I love that about him, his refusal - even in the face of possible starvation - to give in and change his eating habits. He is too much himself to compromise and be a survivor. So it's probably a good thing he got picked up by animal rescuers, because he would be a rotting pile of carrion by now if they had left him in Tuas. Sometimes when I think about his likely fate, I have to get up and hug him, even though I know dogs don't understand how close they were to dying unknown and unloved. 

We are so much better off than dogs, who are helpless in the hands of a higher power when it comes to finding homes that suit their temperaments. If Dmitri had arrived in any other household - one that was intolerant of his anxiety-ridden diarrhea, one that wanted him to be less of a coward, more of an extrovert, less picky with his food - he would not have been as comfortable, or even as happy. That's the truth. But we humans have the ability to seek out others like us, to come together and form our own packs of like-minded animals. Maybe one day I'll meet more people whom I like, but then again, I'm perfectly happy hanging out on the sofa with Dmitri, scratching his kibble-filled belly.

Friday, March 22, 2013

How to Travel Like An Asshole

Something about the last entry's maudlin drippiness really annoys me, so I'm reviving this blog in order to push it further down into the past. (I stand by the sentiments expressed - just not like, all the time.)

I recently came across a published article I wrote about my trip to the UK and Paris last year, and was embarrassed to find out how bitchy and privileged it sounded. I wrote it at 2 a.m., fact-checked it right afterwards and sent it in to my editor. I didn't really get a chance to think about things like "tone" and "not coming off like a pretentious asshole". (Obviously, I've never learnt my lesson about not doing things at the last minute.)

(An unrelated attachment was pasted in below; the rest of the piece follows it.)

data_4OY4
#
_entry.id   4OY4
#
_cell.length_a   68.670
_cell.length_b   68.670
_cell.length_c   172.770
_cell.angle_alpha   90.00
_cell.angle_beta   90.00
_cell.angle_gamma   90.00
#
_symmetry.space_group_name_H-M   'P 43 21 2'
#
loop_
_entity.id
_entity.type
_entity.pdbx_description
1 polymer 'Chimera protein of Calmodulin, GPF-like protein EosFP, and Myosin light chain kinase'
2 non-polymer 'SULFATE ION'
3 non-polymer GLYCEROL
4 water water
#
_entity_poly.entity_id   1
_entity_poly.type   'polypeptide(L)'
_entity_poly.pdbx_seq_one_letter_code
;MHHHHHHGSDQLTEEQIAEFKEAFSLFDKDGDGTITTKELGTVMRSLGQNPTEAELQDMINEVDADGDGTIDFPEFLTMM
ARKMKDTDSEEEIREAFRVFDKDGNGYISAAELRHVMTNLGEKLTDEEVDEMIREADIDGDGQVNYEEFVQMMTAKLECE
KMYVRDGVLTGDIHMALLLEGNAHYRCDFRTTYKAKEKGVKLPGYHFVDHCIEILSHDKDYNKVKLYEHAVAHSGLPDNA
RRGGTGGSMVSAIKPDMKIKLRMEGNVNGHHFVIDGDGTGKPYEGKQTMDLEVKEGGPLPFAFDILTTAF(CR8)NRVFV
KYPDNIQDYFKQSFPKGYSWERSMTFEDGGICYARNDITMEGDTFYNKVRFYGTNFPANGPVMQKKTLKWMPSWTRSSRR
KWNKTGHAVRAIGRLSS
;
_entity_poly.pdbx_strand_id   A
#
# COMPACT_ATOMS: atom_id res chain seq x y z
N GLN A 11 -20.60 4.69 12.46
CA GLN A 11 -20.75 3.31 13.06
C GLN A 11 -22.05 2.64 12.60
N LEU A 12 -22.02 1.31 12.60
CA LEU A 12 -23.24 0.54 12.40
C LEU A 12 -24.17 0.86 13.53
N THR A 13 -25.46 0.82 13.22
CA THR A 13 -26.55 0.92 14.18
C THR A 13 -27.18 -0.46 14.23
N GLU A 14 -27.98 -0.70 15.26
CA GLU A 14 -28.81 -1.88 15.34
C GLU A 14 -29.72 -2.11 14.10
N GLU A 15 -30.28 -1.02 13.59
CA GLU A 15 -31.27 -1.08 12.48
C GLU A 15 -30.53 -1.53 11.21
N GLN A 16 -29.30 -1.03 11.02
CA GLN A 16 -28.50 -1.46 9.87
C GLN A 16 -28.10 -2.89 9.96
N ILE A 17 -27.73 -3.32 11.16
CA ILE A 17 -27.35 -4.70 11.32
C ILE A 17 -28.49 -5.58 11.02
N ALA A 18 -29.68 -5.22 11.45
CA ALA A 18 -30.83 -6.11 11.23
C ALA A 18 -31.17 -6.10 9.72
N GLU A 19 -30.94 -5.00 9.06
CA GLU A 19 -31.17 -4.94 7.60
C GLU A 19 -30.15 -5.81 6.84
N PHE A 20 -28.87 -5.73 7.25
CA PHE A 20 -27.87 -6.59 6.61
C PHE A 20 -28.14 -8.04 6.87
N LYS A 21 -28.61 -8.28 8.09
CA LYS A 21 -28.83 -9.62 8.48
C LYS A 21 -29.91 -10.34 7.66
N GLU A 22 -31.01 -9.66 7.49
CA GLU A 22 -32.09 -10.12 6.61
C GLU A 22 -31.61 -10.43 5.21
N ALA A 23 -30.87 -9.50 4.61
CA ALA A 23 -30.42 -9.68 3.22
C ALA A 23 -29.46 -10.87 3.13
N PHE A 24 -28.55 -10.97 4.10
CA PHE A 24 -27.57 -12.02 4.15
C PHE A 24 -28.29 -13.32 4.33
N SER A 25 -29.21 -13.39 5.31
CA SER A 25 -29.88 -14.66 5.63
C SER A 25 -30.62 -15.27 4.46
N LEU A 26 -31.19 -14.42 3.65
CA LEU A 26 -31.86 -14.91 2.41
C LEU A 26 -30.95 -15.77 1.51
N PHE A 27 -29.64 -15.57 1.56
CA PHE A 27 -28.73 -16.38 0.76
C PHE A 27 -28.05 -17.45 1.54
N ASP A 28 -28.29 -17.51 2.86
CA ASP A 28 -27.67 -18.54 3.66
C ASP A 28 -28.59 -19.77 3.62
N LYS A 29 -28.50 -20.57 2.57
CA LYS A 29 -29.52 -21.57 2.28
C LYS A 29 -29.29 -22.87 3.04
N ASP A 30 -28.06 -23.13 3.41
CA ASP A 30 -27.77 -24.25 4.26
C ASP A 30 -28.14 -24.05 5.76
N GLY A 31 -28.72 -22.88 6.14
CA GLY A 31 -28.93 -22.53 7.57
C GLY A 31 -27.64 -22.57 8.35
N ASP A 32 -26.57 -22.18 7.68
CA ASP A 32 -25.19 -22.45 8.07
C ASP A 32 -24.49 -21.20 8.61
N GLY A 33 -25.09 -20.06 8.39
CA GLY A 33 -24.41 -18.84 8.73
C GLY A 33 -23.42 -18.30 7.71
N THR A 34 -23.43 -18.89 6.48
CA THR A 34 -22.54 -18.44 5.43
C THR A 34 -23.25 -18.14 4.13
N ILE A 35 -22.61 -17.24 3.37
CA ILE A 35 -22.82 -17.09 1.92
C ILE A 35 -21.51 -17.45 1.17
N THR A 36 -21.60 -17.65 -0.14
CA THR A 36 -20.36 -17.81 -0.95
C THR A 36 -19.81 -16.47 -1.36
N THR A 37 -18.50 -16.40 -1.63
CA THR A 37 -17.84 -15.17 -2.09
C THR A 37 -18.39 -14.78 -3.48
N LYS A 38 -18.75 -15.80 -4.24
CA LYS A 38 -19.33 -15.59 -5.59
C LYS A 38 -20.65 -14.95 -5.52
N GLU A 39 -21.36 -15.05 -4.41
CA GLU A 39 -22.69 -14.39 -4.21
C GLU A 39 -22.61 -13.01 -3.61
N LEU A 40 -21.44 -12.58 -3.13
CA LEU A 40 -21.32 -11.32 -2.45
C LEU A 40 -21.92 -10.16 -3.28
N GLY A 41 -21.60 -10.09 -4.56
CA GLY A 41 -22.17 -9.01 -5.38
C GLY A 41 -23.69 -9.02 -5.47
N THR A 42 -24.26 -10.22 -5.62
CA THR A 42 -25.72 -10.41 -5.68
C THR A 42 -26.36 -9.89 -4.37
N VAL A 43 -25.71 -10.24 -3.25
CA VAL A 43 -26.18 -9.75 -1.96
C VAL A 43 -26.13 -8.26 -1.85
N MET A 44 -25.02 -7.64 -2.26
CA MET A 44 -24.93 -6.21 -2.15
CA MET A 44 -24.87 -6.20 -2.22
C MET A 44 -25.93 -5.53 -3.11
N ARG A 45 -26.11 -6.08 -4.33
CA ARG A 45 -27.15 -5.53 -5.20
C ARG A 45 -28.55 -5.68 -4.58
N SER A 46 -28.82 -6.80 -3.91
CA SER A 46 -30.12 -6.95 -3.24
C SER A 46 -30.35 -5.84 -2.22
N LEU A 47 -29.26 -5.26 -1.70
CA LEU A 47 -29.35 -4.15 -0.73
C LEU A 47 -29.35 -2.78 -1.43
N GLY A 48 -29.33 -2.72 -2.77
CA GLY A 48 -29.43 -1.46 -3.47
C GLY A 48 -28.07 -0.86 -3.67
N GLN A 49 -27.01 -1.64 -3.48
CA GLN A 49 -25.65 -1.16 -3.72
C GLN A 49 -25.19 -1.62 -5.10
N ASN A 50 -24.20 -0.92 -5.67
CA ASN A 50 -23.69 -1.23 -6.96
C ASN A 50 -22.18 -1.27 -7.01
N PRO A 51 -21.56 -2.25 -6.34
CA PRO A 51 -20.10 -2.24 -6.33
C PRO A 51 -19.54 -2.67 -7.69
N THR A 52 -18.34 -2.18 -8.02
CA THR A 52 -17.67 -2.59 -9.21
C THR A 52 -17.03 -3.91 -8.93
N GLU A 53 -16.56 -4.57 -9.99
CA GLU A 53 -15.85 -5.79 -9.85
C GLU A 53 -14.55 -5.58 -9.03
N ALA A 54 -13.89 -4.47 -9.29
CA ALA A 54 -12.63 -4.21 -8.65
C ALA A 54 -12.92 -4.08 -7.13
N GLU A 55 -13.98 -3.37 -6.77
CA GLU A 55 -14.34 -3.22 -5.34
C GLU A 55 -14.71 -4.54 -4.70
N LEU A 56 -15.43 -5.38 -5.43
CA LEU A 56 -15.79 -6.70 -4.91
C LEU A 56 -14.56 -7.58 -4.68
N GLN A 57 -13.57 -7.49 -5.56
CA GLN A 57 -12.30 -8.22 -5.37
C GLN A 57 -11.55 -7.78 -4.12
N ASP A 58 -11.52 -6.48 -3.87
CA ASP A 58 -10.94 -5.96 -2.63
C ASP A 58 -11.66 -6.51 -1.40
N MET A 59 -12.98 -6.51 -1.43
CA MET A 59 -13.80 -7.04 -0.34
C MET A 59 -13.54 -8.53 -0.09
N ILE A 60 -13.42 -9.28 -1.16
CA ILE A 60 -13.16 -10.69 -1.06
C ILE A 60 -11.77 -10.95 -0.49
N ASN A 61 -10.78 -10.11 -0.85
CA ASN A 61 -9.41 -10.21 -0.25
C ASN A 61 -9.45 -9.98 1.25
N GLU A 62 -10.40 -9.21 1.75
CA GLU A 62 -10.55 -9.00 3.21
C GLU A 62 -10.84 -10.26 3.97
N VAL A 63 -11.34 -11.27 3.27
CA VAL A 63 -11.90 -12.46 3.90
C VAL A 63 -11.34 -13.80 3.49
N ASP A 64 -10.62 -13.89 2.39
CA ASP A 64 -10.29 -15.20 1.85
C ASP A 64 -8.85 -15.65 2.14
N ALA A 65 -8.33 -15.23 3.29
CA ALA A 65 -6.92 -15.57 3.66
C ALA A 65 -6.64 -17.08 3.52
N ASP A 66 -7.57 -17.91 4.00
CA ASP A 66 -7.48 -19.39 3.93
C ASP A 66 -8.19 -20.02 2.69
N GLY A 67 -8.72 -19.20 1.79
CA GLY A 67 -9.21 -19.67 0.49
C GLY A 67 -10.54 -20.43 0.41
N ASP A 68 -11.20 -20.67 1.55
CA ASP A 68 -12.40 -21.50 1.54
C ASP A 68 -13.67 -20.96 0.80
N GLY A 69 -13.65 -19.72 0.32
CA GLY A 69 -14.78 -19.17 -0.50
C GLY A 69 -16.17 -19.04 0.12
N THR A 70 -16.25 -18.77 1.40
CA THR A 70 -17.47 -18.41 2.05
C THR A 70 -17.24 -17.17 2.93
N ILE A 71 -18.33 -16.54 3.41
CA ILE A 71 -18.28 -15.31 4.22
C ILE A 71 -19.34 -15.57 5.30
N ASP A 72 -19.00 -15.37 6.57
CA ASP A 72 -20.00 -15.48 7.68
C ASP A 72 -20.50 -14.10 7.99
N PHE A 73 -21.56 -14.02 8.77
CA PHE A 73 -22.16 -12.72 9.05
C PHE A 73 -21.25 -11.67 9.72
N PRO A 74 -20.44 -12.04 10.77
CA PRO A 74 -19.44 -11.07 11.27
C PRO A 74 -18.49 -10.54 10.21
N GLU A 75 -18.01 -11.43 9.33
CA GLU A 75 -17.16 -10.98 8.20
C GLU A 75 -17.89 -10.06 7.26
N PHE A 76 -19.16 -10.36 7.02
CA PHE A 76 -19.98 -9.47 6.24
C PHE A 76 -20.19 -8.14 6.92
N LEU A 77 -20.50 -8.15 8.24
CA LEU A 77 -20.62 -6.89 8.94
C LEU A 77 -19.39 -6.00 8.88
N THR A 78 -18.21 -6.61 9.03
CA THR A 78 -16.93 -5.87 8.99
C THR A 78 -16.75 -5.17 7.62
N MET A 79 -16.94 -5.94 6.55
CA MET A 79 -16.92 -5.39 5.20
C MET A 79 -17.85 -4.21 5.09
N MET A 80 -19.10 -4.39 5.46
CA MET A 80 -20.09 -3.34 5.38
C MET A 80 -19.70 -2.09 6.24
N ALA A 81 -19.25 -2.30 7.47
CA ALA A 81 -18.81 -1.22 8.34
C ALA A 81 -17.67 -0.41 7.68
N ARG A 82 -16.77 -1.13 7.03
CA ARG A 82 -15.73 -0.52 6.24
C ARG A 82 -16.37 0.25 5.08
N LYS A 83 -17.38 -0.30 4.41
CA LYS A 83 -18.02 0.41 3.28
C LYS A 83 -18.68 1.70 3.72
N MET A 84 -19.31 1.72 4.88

But the truth of the matter is that although I live in public housing and don't have a car, I really, really like travelling in style. When I'm researching a trip online, nothing makes my eyes light up like "100% organic Egyptian cotton bedlinen", "Michelin-starred", "private plunge pool"... you get the drift. I still can't afford to fly first class or even business class, but I'm always ready to spend on things like hotels and fine dining. Whether it's Edinburgh or Bangkok, I want curated in-room playlists and designer toiletries (no hotel-branded shampoo, please).

It's not something I reveal to people around me, unless I'm close to them. At work I dress modestly and remind my students to write on both sides of the paper, in order to save the environment and the cost of purchasing yet more foolscap. I keep an eye out for store specials when shopping for groceries. I try not to take cabs unless necessary. You wouldn't imagine that I was the same airhead who picked The Zetter based on its mood lighting, borehole water and vintage Penguin paperbacks (the shallow part of me was very taken by the coolness of it all).

In the spirit of total honesty, I also pack like an asshole. I plan every day's outfits right down to accessories, and I write everything out in a list to bring with me. I take a great deal of comfort and pleasure knowing that I'm dressed appropriately - Antik Batik tunic for Bali, Aubin & Wills cardigan for London, Equipment shirt-dress for Paris. I travel light compared to most people, but my suitcase is never short on eye-rolling pretension.

The inevitable question: why do I do it? I can only take vacations rarely, partly because my way of travelling is obviously not cheap, and I don't believe in going into debt. Sometimes the things I choose to do on vacation turn out to be a heartbreaking waste of time and money (I remember a certain restaurant in San Francisco that served radishes three ways on edible 'soil' and resembled a hipster livestock barn - definitely not worth scuttling through the Tenderloin for).

What I love about transforming temporarily while abroad is the transformation itself. I love that I can inhabit a different side of myself - embrace my inner asshole, if you prefer. And then I can go home and be my everyday self again. It's the fluidity of the change that reassures me. If a simple tuition teacher in a suburban community centre can savour Heston Blumenthal's meat fruit at the 9th best restaurant in the world, then I can tell my students with a mostly clear conscience that life can be good to them, that they will succeed and see the world. All they have to do is work for it, and believe in it. The dream is real.

(Mother Teresa reasoning aside, it really is just a shitload of fun as well. Try it and see.)

I once interviewed a music teacher at a neighbourhood school. She had studied in London and travelled Europe, of course, visiting all the cities of classical composers - Berlin, Vienna, Salzburg, etc. "I tell my students about those places," she said earnestly. "My students, especially, need to hear things like that." Then she blushed, no doubt realising how condescending she sounded.

But I understood exactly what she meant - perhaps a little too much so.